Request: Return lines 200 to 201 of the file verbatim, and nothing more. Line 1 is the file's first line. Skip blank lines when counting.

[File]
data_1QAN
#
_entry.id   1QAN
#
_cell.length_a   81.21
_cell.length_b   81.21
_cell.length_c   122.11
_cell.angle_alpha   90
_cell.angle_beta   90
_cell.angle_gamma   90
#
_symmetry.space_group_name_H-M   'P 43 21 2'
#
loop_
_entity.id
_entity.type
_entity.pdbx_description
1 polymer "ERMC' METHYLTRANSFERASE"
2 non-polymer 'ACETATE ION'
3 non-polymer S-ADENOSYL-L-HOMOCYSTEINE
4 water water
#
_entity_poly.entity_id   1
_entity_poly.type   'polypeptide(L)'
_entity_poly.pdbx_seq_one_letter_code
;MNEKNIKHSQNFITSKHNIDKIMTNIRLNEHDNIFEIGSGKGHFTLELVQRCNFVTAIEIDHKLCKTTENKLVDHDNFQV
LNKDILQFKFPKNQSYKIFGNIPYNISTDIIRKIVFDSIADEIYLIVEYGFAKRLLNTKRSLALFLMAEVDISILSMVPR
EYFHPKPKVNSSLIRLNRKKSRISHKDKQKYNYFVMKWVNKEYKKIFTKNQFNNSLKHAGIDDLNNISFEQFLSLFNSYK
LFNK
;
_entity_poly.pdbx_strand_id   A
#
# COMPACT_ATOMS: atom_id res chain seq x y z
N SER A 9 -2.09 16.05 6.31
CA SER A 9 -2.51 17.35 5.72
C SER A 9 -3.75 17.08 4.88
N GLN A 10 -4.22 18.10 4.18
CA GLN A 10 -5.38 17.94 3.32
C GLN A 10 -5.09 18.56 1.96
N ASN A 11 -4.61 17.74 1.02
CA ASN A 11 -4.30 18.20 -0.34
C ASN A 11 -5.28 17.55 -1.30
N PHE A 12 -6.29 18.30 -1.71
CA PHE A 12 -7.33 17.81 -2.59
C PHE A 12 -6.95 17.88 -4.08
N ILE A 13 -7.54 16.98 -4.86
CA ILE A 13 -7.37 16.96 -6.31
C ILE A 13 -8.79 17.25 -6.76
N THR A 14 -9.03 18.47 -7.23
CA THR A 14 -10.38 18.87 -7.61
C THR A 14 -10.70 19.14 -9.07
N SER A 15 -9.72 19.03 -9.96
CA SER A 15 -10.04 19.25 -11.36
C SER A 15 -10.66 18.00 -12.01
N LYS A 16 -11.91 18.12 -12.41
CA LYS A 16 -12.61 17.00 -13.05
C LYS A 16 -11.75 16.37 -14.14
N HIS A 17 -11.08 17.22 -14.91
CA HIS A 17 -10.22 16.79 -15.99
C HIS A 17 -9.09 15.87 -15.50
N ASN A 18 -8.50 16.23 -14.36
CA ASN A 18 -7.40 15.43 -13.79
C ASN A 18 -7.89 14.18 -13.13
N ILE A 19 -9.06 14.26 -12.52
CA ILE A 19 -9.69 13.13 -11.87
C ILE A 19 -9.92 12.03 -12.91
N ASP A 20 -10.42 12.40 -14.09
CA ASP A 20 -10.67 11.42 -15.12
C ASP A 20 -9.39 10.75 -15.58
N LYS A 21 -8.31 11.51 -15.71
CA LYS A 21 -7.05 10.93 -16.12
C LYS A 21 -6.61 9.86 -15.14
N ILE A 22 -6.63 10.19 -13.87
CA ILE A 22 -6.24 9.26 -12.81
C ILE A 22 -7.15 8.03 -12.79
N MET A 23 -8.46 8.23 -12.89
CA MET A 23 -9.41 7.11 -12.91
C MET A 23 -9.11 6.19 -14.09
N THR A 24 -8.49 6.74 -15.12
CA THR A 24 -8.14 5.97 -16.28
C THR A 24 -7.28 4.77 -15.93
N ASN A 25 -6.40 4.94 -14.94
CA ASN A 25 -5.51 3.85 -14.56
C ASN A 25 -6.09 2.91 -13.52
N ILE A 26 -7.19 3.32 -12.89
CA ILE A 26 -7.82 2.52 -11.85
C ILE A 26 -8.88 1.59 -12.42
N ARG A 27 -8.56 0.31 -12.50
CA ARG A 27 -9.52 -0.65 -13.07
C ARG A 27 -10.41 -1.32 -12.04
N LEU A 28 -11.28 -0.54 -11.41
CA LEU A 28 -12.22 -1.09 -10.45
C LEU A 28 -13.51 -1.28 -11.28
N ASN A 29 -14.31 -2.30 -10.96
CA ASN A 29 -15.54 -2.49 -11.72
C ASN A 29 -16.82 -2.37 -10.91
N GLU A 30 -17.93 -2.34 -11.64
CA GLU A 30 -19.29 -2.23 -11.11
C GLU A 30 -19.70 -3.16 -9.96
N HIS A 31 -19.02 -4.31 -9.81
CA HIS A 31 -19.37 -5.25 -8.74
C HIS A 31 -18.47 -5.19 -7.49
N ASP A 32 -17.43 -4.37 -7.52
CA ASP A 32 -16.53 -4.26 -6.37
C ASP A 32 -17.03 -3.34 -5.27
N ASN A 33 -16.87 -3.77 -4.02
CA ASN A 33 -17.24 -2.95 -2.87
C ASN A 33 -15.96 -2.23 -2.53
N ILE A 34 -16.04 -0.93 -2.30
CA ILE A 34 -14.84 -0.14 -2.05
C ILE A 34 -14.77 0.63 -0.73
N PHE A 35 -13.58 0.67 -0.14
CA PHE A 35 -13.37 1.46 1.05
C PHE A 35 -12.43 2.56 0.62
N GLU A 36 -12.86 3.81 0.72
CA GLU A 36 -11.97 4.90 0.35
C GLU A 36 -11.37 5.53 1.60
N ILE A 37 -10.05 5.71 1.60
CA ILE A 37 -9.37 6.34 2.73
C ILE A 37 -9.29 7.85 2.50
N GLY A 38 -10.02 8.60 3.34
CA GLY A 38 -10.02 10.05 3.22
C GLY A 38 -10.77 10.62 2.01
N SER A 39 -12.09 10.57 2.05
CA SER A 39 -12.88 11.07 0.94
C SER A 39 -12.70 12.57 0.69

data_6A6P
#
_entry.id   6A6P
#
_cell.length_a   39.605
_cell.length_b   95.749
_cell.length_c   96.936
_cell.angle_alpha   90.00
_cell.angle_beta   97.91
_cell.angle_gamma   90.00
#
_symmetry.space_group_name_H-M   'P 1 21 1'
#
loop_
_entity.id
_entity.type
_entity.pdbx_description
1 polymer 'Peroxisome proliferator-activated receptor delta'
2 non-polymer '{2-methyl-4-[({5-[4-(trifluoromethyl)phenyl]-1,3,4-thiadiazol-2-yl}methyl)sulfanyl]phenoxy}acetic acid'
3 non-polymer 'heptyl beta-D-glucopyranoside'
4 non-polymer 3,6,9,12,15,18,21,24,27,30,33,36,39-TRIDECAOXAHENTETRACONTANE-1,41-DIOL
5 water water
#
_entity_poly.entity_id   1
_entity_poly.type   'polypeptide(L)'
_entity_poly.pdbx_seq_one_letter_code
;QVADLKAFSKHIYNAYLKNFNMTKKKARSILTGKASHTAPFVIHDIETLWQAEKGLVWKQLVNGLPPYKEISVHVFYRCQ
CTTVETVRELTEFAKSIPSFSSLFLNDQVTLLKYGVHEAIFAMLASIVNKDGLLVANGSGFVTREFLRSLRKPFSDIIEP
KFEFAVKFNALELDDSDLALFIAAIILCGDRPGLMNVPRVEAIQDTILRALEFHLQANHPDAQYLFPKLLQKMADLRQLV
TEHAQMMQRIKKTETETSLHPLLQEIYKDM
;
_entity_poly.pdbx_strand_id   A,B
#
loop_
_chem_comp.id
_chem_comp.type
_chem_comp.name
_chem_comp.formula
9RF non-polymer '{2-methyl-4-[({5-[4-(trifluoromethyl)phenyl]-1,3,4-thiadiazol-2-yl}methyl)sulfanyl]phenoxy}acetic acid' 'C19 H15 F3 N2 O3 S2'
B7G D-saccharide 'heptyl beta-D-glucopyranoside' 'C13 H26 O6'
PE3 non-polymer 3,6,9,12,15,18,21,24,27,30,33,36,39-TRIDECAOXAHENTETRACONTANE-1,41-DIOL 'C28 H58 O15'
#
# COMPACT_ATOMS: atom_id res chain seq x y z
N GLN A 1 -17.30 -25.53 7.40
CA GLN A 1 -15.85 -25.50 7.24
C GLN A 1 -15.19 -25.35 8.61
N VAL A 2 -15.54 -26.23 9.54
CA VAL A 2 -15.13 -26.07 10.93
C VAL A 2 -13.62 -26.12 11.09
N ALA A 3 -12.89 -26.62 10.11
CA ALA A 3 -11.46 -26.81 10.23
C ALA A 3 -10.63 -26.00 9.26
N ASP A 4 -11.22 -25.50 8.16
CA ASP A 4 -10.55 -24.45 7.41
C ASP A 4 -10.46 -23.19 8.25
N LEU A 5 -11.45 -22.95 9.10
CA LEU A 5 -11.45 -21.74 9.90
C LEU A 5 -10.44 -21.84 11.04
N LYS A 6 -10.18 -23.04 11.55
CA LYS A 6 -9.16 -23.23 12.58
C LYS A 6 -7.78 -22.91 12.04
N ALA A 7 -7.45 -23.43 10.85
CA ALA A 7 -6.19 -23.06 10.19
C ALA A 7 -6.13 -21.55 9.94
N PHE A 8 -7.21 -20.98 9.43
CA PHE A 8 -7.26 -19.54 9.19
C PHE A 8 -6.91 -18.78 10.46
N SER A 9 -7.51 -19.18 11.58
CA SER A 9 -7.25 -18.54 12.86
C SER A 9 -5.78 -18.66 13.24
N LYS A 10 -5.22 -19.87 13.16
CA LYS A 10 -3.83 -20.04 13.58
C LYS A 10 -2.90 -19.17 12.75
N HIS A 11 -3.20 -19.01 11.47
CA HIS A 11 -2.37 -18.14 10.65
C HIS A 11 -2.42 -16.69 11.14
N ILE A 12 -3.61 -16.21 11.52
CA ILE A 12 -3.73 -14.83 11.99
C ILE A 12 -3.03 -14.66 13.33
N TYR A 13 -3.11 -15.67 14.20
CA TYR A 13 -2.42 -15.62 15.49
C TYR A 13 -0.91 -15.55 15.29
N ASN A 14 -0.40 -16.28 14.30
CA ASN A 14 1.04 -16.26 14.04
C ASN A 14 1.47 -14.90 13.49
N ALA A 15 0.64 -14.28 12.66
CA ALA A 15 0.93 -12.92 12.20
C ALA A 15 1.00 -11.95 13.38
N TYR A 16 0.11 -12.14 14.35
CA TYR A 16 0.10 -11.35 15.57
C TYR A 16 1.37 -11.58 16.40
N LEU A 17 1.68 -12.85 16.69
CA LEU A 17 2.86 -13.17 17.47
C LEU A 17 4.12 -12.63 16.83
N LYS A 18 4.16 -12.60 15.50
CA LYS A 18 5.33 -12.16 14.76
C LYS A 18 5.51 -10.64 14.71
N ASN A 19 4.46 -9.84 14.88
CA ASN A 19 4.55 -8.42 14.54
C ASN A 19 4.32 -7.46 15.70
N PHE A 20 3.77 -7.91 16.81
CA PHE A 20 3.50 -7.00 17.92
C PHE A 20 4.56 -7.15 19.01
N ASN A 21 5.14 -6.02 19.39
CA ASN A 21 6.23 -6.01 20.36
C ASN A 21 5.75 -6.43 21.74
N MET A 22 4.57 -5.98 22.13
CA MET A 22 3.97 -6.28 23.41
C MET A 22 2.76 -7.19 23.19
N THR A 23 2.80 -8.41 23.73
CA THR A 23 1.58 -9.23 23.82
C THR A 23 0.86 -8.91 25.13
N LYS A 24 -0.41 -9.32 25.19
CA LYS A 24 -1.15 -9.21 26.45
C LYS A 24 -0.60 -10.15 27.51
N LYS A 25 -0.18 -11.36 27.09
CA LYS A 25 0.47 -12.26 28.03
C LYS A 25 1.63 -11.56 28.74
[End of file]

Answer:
N HIS A 11 -3.20 -19.01 11.47
CA HIS A 11 -2.37 -18.14 10.65